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Two Point Campus review - university was never this fun

Tuition glee.
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Just as it did with Two Point Hospital, Two Point Studios has combined neatly overlapping management systems with an irrepressably oddball charm.

Long ago, I was a muso. At school I was the kid who never had a lunchtime or afterschool spare between choirs, orchestras, and jazz bands. At university I spent as much time with the musical theatre society as I did studying for my actual music degree. And with Two Point Campus, this gives me one ultimate objective: to create the ultimate fantasy music school.

Before that though, the basics. To those who've played spiritual predecessor Two Point Hospital, Two Point Campus will be very familiar. The two games are near-identical in their approach: take something typically mundane and make a game of it, adding a healthy dose of oddball British humour. The controls are reassuringly familiar, the art style bright, detailed and easily readable, and university life is accompanied by an appropriately 80s soundtrack for all the gossipy, John Hughes drama.

The game's campaign is essentially an extended tutorial, each new level providing fresh challenges to explain core mechanics and systems, and serving as preparation for the endless customisable sandbox mode. Each campus begins as a blank slate of buildings ready to be filled with lecture halls, classrooms, dormitories, bathrooms, private tuition rooms, libraries, and more. Staff need to be hired to teach, clean up, and keep students happy. Students have their own needs which pop up in the form of mission requests: I need a party! I need a bookcase to study! I need a love bench! (More on that later).

Here's an introductory look at Two Point Campus.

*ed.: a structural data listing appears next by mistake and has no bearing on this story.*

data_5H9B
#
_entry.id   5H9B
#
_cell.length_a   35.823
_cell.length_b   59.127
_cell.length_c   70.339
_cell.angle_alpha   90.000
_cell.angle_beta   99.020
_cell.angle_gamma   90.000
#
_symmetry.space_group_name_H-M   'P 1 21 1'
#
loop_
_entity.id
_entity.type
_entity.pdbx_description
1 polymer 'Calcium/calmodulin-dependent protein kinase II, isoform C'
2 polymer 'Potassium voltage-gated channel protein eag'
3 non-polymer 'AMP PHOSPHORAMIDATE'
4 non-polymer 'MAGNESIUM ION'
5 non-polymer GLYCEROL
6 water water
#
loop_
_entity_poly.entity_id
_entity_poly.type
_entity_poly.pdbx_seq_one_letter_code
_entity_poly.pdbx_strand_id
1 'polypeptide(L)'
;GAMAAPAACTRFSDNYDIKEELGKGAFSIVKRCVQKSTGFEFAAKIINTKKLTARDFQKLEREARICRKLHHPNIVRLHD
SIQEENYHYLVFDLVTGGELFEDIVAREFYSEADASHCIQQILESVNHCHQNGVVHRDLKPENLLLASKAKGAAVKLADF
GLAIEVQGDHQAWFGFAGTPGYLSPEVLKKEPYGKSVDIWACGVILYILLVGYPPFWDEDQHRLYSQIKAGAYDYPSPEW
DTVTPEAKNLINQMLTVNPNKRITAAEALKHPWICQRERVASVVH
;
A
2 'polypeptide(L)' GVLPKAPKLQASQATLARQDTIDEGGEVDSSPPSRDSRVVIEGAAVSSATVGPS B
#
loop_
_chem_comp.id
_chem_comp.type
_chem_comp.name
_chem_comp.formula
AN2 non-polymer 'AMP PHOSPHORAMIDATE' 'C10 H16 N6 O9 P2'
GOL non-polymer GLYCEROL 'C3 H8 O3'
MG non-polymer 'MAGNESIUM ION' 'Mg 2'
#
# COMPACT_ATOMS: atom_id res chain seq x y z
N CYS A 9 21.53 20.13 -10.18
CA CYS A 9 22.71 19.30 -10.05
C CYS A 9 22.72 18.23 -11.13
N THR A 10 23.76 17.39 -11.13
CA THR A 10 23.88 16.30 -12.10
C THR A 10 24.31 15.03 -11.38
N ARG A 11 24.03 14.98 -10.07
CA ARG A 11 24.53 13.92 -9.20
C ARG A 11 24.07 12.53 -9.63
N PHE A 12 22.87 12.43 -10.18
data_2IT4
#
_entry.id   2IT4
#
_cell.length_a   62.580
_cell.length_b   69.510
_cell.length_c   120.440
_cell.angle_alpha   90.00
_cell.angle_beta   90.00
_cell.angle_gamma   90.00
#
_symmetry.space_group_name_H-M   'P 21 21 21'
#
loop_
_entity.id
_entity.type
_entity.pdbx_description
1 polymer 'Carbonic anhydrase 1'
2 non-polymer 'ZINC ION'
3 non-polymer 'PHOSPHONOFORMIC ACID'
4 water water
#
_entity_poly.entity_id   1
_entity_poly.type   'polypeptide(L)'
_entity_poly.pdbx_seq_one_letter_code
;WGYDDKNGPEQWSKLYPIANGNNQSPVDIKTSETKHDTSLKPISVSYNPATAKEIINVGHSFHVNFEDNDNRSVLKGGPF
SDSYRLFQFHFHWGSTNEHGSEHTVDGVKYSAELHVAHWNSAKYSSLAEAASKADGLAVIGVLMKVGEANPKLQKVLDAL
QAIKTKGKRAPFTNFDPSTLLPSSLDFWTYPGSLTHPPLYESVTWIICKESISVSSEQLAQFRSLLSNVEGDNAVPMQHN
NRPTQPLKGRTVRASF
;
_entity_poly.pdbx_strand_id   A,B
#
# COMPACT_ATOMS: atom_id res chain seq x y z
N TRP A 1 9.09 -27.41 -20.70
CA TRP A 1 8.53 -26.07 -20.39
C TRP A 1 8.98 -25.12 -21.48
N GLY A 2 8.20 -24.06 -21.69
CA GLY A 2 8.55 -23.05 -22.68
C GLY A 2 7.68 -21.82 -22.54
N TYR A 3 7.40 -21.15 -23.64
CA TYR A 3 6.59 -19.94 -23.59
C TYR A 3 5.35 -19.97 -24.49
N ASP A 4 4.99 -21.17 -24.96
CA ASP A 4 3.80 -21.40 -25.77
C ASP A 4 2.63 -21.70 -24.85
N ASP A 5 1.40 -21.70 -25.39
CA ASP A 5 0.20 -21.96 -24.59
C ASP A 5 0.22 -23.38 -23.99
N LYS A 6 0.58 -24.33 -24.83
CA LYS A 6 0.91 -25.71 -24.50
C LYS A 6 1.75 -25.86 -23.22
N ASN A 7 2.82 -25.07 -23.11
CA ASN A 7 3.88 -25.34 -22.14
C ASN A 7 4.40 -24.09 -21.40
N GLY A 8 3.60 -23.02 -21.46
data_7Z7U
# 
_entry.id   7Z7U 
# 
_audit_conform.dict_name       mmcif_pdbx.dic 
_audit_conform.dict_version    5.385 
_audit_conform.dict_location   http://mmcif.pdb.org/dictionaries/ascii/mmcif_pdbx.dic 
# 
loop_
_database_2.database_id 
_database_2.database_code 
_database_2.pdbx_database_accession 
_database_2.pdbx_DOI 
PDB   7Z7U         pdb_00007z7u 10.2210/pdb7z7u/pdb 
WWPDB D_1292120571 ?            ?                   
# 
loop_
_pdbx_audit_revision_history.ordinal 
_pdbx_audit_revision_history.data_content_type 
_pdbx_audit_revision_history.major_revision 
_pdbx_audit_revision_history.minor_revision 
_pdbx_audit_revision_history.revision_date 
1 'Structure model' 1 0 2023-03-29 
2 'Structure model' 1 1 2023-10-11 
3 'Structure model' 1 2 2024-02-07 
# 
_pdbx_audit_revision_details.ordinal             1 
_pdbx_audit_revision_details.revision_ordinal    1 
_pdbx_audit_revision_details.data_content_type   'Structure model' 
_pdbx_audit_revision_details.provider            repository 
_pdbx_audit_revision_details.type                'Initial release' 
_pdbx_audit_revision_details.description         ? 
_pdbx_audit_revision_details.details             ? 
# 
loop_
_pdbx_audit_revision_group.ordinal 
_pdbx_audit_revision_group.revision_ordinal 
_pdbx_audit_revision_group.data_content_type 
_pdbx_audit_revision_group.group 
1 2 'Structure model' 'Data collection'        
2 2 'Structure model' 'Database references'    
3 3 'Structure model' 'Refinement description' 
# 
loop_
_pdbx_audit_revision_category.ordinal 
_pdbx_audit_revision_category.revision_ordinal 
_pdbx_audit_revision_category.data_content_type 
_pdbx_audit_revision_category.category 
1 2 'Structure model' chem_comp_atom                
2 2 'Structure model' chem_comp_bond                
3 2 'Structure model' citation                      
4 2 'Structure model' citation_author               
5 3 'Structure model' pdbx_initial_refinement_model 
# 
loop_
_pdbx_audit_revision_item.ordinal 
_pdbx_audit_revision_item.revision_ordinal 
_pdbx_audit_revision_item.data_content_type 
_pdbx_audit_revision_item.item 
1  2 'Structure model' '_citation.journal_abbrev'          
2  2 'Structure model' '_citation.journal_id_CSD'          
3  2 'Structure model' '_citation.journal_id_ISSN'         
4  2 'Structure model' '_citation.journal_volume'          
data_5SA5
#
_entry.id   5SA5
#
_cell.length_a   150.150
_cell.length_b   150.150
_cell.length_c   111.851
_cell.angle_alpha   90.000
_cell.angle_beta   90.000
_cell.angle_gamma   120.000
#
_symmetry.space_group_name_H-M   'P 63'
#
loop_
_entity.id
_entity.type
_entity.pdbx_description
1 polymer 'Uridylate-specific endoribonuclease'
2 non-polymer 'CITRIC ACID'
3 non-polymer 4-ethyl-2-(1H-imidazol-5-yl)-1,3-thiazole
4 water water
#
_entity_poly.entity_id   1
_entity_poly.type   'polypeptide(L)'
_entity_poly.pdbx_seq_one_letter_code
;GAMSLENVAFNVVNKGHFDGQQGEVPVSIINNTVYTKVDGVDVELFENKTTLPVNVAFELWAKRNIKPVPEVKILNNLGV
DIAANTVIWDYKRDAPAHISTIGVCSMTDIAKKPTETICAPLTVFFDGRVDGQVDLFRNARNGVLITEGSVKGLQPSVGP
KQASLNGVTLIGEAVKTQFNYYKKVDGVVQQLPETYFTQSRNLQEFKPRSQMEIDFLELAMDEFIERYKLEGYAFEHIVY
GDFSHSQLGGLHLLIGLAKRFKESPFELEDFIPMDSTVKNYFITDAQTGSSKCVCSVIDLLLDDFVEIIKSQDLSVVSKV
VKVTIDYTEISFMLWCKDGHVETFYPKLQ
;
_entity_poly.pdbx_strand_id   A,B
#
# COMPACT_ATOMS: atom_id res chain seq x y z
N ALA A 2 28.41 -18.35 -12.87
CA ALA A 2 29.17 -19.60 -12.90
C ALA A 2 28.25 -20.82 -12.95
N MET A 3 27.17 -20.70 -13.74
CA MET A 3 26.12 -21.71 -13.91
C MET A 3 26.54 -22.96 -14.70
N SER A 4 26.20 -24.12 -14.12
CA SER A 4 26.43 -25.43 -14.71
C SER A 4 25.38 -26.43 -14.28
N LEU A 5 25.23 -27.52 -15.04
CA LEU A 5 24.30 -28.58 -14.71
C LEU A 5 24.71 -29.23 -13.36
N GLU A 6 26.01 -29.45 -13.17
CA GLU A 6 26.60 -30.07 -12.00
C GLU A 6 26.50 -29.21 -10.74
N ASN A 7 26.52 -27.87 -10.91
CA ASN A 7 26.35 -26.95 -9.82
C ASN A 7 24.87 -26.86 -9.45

The systems gradually layer up but never feel overwhelming, thanks to a lenient difficulty curve. The main challenge is balance: build too much and hire too many staff and you'll quickly run out of money and be forced to take a pricey loan until more unwitting students join the chaos. That's done by adding marketing rooms to attract new students, but has to be balanced with looking after the existing ones, who'll need pastoral and medical care to make it to graduation.

Two Point Campus review - close up of a room of students having a party with strobe lights
It's all about balancing learning and fun

Then there's balancing tuition with entertainment: between classes students can join various clubs to provide buffs to their learning or walking speed, while student unions can host pop concerts, and lecture halls can screen films. There's endless enjoyment just in juggling the day-to-day - always a new room to build, students to help, teachers to train - but what really elevates Two Point Campus beyond a set of smartly interlinking systems is its charm.

It's there in the randomly generated names, the tannoy announcements that spout university clichés, the farcical animations of each student in class. Half the fun of the game is unlocking a new course to see what whacky classroom can be installed next and then just watching students in their silly costumes. The humour never gets tiresome and, somehow, it all combines to make you care about these tiny virtual people.